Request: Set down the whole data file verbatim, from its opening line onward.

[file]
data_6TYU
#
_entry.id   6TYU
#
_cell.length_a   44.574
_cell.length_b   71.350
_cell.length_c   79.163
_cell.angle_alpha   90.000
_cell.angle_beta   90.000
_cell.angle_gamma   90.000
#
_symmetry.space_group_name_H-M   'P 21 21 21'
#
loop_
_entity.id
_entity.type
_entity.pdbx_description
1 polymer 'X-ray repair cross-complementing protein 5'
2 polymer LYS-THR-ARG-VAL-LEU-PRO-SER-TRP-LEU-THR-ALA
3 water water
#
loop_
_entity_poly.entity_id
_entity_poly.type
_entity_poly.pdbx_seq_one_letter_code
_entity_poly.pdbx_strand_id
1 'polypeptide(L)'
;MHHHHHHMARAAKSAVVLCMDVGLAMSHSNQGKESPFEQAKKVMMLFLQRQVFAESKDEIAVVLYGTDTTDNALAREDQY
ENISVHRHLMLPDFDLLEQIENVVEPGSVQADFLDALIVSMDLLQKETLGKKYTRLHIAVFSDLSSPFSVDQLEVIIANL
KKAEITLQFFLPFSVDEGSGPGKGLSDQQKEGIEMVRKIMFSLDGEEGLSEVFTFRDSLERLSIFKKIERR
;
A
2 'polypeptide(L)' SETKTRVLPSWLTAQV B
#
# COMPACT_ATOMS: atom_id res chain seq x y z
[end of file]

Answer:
data_6TYU
#
_entry.id   6TYU
#
_cell.length_a   44.574
_cell.length_b   71.350
_cell.length_c   79.163
_cell.angle_alpha   90.000
_cell.angle_beta   90.000
_cell.angle_gamma   90.000
#
_symmetry.space_group_name_H-M   'P 21 21 21'
#
loop_
_entity.id
_entity.type
_entity.pdbx_description
1 polymer 'X-ray repair cross-complementing protein 5'
2 polymer LYS-THR-ARG-VAL-LEU-PRO-SER-TRP-LEU-THR-ALA
3 water water
#
loop_
_entity_poly.entity_id
_entity_poly.type
_entity_poly.pdbx_seq_one_letter_code
_entity_poly.pdbx_strand_id
1 'polypeptide(L)'
;MHHHHHHMARAAKSAVVLCMDVGLAMSHSNQGKESPFEQAKKVMMLFLQRQVFAESKDEIAVVLYGTDTTDNALAREDQY
ENISVHRHLMLPDFDLLEQIENVVEPGSVQADFLDALIVSMDLLQKETLGKKYTRLHIAVFSDLSSPFSVDQLEVIIANL
KKAEITLQFFLPFSVDEGSGPGKGLSDQQKEGIEMVRKIMFSLDGEEGLSEVFTFRDSLERLSIFKKIERR
;
A
2 'polypeptide(L)' SETKTRVLPSWLTAQV B
#
# COMPACT_ATOMS: atom_id res chain seq x y z